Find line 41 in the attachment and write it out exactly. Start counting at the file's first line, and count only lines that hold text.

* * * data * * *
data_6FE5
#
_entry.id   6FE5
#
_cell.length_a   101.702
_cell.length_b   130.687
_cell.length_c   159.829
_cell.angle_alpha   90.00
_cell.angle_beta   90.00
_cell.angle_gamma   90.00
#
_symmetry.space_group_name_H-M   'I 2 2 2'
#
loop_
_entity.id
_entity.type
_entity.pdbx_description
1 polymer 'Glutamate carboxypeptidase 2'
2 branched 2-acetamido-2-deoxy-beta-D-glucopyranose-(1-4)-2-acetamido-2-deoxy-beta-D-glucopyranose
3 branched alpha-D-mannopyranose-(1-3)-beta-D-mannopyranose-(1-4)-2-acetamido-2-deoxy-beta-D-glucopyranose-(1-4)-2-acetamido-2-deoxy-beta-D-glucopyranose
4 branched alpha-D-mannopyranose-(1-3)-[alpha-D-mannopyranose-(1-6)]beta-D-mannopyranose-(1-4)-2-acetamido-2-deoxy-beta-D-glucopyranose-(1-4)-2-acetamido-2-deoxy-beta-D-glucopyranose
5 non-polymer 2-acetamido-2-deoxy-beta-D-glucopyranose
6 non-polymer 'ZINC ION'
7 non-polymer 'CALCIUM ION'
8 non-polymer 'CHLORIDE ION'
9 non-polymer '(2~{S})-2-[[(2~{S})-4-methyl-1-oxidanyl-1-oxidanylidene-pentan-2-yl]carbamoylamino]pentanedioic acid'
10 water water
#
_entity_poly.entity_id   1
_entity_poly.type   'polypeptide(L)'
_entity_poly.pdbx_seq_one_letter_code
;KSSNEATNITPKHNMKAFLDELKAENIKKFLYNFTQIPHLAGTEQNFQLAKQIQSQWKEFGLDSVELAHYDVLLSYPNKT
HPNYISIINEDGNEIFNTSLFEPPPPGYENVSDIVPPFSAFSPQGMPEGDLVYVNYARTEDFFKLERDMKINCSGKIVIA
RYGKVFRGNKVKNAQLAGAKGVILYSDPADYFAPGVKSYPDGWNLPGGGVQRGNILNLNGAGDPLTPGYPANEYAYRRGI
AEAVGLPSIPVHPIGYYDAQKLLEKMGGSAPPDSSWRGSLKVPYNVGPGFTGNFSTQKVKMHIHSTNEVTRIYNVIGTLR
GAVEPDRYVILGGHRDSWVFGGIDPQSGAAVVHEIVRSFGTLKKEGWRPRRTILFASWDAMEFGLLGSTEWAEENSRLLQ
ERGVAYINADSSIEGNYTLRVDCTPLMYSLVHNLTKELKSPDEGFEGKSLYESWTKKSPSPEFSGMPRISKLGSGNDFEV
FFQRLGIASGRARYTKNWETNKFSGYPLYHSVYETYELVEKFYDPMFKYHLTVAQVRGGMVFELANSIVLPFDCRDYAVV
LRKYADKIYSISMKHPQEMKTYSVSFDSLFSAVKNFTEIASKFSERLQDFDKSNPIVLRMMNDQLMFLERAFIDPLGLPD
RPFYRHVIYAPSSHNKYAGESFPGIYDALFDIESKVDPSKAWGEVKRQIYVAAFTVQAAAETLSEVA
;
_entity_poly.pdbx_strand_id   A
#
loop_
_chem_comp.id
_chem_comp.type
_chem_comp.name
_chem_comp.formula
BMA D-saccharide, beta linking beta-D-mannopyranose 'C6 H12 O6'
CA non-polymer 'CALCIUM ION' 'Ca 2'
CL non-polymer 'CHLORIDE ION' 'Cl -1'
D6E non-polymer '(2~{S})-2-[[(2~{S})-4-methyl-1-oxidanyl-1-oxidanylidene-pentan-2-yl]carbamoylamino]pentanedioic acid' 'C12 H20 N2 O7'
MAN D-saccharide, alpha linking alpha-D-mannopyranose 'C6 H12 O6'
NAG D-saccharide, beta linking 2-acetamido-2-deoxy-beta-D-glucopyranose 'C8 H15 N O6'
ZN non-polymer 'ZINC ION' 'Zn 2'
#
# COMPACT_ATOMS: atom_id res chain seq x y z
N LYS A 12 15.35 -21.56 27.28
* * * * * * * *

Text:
;